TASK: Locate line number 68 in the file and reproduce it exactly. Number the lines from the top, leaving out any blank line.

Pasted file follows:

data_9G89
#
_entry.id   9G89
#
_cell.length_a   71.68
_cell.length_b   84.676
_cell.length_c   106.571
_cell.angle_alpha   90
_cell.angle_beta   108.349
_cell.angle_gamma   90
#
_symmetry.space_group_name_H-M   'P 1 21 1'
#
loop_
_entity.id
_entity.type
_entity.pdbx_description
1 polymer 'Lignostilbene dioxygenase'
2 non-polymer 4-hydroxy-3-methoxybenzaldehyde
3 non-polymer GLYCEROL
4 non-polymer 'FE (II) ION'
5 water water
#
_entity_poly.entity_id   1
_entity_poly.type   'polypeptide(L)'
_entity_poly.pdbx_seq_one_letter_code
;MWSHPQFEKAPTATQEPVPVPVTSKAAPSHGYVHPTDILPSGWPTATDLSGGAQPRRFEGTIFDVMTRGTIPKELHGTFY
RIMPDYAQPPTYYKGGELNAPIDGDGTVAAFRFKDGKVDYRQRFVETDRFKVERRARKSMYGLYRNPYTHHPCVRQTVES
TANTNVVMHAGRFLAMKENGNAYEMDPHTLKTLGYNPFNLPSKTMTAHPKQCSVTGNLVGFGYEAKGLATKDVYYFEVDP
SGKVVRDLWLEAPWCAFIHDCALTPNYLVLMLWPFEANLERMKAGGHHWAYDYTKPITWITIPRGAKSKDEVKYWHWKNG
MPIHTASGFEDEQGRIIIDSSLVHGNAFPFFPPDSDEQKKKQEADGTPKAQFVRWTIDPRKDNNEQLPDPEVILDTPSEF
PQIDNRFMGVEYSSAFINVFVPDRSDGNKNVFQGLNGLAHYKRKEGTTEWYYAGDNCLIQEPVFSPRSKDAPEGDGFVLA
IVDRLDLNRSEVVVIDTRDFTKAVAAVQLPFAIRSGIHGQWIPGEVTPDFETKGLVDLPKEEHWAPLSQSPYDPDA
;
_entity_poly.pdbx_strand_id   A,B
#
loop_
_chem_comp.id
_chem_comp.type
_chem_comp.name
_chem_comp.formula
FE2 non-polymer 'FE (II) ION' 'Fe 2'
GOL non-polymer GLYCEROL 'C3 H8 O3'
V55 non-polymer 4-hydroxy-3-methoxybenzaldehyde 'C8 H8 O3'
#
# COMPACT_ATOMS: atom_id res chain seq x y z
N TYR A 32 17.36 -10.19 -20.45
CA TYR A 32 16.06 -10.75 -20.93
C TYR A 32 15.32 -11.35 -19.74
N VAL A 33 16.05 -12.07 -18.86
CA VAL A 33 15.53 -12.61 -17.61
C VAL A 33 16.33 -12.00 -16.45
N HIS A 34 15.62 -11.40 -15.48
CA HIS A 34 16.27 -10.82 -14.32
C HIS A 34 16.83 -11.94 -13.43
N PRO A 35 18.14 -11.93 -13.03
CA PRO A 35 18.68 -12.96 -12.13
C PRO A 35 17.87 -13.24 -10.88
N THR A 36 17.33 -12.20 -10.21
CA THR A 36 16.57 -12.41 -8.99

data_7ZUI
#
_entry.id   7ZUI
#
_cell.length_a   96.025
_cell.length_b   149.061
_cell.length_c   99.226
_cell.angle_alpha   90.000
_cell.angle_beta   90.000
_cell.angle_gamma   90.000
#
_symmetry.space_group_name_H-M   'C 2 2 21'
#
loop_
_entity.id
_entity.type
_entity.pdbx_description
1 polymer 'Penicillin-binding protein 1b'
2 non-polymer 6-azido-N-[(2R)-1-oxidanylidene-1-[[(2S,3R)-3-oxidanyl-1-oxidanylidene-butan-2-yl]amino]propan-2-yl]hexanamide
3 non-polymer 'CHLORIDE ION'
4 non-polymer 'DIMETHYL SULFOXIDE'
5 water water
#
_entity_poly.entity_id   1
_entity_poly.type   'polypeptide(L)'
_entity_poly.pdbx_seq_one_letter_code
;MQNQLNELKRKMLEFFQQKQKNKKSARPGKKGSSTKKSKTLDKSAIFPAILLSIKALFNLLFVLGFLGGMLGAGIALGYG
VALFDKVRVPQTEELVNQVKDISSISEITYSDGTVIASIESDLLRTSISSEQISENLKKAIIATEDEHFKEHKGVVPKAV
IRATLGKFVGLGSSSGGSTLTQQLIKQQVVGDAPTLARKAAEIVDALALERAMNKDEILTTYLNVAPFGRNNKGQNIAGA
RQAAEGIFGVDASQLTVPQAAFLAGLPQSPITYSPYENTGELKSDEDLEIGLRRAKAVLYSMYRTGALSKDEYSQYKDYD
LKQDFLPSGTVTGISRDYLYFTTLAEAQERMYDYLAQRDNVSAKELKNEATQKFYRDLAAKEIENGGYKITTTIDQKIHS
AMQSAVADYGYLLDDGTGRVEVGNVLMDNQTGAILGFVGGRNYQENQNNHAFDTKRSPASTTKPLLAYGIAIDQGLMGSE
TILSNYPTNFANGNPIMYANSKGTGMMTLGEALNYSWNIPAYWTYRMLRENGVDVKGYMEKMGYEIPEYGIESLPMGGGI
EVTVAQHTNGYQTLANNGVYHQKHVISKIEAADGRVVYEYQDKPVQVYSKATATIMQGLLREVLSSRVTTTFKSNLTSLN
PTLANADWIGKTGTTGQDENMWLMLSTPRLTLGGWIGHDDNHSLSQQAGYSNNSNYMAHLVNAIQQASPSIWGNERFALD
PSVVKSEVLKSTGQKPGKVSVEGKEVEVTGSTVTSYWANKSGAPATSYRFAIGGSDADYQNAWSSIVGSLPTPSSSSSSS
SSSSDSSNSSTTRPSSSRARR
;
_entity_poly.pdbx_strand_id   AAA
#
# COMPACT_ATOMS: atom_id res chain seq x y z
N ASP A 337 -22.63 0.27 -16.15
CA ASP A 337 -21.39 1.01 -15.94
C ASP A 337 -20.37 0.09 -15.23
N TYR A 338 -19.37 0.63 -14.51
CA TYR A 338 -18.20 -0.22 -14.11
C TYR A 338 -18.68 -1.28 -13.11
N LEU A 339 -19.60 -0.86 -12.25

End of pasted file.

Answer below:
_cell.angle_alpha   90.000